By this time 14 years ago, the eyes of the entire world were focused on the United States of America. As I type right now, I am overcome with the same surreal feeling that captured me that day back in 2001. I had been rushing around trying to get Will ready for school and myself ready for work. My last task that morning before running downstairs and out the door was to bend down and double-tie Will’s shoes. He was transfixed on the developing activity on TV and said, “Mama, look at that airplane sticking out of that building.” My response was, “Baby, it’s an accident.” Not for one minute did I believe there was enough evil in this world that something of this nature could happen purposely. I was wrong. I was so very wrong. I will never forget. None of us ever will.
I was working out in Centennial, and by the time I made it to I-225 and Arapahoe, every single person around me in their cars had the same surreal look. As everyone knows, my sister was military, so my co-workers urged me to call her to find out what was going on. That day, I saw her in her full military stance. I had never heard my sister cuss in all my years on earth, but the last thing she said to me that day was, “We don’t know who is doing this, but when we find out, we’re gonna blow them the f**k off the map!” I had her on speaker because my bosses and co-workers were in the same mental state – we wanted to know what the heck was going on and when it would stop. After the call disconnected, we all just stood there, in shock. I remember sitting outside with my co-worker later that morning and noticing that there was not a plane in the sky. We all lost our innocence that day and our trust in man.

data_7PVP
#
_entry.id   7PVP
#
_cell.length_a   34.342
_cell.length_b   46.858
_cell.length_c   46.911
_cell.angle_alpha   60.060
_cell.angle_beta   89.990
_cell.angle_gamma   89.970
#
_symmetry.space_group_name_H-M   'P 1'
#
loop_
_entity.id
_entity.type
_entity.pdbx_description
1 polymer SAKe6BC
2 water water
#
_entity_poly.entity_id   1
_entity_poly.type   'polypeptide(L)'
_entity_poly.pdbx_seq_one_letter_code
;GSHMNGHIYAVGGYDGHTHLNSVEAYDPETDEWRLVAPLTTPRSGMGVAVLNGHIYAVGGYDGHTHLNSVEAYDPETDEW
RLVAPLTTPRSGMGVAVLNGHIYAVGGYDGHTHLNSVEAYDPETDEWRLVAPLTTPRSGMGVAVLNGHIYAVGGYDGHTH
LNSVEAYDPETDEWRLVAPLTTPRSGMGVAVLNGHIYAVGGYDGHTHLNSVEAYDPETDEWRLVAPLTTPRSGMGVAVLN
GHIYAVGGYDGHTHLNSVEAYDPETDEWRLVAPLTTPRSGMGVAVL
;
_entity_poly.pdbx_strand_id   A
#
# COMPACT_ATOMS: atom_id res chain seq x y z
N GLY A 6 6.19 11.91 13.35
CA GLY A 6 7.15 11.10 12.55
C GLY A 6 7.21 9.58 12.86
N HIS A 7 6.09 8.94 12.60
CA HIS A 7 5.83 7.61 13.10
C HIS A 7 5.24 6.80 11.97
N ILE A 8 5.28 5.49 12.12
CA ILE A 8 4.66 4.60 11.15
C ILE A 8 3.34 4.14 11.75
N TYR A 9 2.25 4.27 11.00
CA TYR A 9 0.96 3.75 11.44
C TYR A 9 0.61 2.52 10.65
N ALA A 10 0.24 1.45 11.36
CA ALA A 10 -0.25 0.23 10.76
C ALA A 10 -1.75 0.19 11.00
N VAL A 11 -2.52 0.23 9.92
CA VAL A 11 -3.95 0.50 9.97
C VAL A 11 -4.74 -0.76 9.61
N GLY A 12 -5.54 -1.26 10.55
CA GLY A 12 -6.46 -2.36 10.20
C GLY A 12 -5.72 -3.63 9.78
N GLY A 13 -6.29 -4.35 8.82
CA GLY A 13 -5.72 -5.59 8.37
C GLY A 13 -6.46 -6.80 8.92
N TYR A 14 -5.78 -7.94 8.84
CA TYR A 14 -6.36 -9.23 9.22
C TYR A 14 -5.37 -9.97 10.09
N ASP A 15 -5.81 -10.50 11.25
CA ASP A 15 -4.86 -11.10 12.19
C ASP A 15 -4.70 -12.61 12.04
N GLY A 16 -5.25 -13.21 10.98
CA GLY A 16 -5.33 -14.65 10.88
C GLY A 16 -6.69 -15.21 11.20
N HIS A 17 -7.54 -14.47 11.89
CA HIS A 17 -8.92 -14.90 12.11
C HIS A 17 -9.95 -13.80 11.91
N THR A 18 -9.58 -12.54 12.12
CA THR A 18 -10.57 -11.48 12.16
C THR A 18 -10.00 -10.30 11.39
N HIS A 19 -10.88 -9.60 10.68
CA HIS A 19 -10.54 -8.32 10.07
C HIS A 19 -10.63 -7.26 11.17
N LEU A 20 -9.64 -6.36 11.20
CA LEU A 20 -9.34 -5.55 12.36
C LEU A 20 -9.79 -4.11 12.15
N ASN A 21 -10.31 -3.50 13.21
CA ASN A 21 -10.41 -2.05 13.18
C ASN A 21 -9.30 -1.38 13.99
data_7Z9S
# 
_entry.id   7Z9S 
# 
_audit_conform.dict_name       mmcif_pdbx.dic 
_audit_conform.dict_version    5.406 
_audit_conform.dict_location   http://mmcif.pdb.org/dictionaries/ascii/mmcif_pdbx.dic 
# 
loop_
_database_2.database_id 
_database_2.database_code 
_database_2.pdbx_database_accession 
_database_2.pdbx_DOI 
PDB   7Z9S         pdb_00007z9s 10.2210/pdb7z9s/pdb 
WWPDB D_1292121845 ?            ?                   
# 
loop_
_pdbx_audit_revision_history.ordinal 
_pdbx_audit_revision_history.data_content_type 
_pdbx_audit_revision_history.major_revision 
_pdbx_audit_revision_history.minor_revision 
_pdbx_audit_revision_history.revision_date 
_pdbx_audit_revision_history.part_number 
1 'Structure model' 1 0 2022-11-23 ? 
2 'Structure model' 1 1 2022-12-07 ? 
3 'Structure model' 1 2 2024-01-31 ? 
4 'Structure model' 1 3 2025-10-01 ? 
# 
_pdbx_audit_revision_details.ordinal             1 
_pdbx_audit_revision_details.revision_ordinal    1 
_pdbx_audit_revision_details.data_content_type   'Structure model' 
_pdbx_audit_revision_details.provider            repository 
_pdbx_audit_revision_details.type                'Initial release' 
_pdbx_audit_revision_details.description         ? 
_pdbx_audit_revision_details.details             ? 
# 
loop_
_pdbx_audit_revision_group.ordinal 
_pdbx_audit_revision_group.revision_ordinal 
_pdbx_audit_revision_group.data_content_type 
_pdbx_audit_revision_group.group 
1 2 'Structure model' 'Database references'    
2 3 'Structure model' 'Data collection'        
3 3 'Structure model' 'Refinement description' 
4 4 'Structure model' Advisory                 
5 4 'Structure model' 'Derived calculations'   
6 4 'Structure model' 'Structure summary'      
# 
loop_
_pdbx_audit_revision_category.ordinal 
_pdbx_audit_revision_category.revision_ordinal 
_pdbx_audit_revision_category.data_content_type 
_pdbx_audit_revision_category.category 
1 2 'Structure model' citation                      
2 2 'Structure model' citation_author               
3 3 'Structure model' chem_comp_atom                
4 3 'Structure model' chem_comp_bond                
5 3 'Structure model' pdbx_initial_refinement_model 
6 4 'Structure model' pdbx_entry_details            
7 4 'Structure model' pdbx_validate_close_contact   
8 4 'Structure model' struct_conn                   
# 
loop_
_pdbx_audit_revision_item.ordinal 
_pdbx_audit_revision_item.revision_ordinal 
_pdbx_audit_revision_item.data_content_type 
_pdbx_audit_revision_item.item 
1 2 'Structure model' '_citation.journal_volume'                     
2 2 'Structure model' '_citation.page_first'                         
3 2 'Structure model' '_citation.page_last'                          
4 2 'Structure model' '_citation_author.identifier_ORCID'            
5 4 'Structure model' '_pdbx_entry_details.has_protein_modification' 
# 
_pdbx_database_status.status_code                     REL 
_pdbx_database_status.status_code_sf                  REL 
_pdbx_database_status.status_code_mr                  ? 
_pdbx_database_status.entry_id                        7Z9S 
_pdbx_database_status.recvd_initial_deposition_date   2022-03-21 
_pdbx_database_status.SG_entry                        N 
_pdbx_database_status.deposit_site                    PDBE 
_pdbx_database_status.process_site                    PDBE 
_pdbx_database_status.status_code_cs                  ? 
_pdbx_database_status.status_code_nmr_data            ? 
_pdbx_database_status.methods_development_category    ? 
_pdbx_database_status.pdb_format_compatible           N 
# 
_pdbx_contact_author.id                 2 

In the weeks that followed, out of all that tragedy and chaos, what became apparent was that this country could unite as a whole. We became a united front as Americans. Not Black, White, Asian, Indian, etc. – we were whole as a united front. To look at us today, you have to wonder why we let ourselves fall into such division with the racism, social classing, and straight-out hatred. It’s tiring. It’s trying. We need to do better.
They knocked us to our knees but they didn’t put us on our backs. This country is all of ours – all of ours! Tragedy shouldn’t be what binds us as a people. I’m not calling for a giant hug-filled love-fest, but how incredible would it be just to have basic respect for the differences we all possess? It’s not that hard.